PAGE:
In a Saturday-night car crash on the North Hollywood Freeway, the teen-aged driver escapes with bruises, but the passenger, his best friend, is left paralyzed, perhaps for life. It is the stuff of nightmares, but for the driver in this case—teen idol Leif Garrett—it is all too real. “It’s hard to know what to say when something like this happens,” says Garrett, his voice breaking. “You always think it could never happen to you or your friends.”
On the night of the accident, Leif was driving his black Porsche 911 sports car, accompanied by his closest friend, Rowland Winkler, 19, whom he had met five months before at a rollerskating rink. Because Leif was then a minor five days shy of his 18th birthday, police will not release details of the collision, but the Porsche reportedly swerved, hit another car and flipped over. Garrett suffered contusions and a mild concussion. Winkler, a student at Valley College, was thought at first to have been paralyzed from a severed spinal cord. In recent days he has been able to move his arms and feel some sensation in his legs, but his prognosis remains uncertain.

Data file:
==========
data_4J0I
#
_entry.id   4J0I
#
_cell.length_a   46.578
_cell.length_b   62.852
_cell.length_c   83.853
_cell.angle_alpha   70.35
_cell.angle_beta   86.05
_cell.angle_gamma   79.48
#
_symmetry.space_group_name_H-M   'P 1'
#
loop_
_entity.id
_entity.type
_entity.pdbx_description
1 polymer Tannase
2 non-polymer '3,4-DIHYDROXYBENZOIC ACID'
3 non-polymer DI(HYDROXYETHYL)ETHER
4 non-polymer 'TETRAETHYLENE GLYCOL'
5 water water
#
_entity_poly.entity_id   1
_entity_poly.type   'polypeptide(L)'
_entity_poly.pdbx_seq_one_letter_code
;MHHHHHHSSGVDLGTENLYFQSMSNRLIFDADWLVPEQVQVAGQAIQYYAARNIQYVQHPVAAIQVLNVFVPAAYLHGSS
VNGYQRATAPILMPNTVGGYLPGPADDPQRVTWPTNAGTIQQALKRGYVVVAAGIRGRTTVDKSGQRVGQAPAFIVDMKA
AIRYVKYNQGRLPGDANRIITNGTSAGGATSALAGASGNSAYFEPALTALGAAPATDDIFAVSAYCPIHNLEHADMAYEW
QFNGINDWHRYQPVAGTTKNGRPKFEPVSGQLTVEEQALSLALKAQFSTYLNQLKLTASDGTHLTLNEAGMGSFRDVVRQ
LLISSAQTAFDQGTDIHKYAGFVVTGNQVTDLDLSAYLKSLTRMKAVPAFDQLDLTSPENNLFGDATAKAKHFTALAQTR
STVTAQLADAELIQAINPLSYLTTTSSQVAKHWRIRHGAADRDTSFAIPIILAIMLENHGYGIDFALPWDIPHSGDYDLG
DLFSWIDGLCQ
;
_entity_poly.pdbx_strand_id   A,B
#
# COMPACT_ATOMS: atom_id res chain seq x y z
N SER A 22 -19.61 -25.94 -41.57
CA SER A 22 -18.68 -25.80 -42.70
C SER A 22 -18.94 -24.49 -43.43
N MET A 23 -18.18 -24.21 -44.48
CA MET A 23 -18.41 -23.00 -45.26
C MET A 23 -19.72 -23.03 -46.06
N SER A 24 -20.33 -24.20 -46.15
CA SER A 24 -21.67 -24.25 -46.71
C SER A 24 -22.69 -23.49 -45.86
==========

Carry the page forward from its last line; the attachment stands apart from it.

Garrett passed a field sobriety test (walking in a straight line) given by the police after the accident. When his mother, screenwriter Carolyn Stellar, arrived at the scene, she took him to a Burbank hospital. There, at the request of the police, Leif underwent an additional blood test to determine if he was intoxicated. The results are not back from the lab. (If he were to be charged with the felony of drunk driving, Garrett would be tried before a juvenile traffic referee and, if convicted, would likely be placed on probation.)
Until the accident, Leif’s closest contact with tragedy had come while visiting handicapped children and acting as a fund raiser for the March of Dimes Birth Defects Foundation—work he undertook, as he once explained, “because I’m lucky to be so well.” He has indeed been blessed. His skyrocketing career (he has one platinum record, Feel the Need, and a starring role in an upcoming TV boxing movie) has provided him most recently with a three-bedroom house in Sherman Oaks. (He shares it with his mother and his sister, Dawn Lee, 16.) But his luck and success are cold comforts now. “I am so emotionally upset over the accident and its effects,” he says. “I only wish it had never happened, and I would give everything I have to turn it all around.”